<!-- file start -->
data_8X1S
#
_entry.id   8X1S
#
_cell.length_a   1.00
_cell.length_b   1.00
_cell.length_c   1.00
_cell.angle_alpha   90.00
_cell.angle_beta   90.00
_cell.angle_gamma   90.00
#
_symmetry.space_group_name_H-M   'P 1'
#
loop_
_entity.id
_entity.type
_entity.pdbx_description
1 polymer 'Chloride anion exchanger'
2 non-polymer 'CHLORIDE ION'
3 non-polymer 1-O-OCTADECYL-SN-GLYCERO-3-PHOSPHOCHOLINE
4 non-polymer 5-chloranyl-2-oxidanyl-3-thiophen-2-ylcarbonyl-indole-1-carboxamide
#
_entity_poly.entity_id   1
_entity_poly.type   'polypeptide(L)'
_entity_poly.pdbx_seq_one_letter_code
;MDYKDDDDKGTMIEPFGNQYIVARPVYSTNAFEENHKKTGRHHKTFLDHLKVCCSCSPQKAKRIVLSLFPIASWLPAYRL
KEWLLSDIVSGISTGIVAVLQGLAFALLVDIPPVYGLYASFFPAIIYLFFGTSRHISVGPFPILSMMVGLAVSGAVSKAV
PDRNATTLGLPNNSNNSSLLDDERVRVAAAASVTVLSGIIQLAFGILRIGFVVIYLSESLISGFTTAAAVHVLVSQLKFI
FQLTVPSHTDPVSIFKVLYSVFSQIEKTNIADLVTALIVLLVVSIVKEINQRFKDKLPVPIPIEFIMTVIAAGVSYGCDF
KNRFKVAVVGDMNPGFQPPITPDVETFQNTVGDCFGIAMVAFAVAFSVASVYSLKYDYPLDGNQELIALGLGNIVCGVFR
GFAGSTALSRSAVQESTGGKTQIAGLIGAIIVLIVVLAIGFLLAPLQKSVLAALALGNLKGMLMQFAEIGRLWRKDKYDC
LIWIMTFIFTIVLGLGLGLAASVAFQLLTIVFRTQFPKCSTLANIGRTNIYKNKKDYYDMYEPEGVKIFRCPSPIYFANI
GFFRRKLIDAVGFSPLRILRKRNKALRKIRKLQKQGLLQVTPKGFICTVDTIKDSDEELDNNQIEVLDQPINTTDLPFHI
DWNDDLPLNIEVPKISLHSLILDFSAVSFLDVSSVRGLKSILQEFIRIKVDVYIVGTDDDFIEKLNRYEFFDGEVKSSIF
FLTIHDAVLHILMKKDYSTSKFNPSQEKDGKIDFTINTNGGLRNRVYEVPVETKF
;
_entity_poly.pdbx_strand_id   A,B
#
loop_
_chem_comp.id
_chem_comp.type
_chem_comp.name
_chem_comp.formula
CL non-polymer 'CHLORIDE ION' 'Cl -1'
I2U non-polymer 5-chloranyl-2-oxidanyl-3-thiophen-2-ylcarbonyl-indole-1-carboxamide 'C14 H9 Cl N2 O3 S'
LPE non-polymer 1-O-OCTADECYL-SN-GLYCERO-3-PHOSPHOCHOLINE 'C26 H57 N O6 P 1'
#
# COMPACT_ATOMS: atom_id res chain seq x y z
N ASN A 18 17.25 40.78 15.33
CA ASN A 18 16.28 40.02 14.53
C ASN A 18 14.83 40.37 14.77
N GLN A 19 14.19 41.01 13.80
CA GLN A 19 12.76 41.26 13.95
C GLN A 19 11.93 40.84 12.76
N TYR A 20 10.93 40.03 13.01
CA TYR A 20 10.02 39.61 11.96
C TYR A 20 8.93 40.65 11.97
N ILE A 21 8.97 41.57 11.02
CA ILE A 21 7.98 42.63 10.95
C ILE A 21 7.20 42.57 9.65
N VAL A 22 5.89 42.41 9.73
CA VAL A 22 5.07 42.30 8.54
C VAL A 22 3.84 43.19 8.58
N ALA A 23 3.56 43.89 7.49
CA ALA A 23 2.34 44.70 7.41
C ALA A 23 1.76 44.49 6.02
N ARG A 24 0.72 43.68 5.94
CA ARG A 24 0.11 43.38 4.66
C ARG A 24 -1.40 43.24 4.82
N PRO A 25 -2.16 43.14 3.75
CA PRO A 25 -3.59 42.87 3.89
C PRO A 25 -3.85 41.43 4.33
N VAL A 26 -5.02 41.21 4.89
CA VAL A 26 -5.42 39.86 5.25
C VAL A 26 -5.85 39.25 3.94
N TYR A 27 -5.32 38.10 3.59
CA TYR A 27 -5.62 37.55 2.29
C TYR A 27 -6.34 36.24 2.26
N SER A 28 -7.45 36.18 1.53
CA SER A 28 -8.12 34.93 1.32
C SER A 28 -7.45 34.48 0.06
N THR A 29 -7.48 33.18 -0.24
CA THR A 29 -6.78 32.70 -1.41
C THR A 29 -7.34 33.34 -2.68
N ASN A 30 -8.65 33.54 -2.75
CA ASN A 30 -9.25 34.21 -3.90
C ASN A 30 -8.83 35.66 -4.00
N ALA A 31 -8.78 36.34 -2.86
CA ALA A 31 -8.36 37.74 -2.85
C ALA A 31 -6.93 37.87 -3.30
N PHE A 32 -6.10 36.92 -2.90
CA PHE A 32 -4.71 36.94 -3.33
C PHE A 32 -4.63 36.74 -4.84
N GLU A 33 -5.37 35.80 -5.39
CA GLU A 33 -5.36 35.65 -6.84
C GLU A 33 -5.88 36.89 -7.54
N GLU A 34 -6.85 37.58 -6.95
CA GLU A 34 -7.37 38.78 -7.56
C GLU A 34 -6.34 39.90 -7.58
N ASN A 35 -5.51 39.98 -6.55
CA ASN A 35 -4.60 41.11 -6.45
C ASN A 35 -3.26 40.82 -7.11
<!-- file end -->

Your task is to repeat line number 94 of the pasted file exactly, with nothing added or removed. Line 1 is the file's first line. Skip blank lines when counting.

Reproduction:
N GLU A 33 -5.37 35.80 -5.39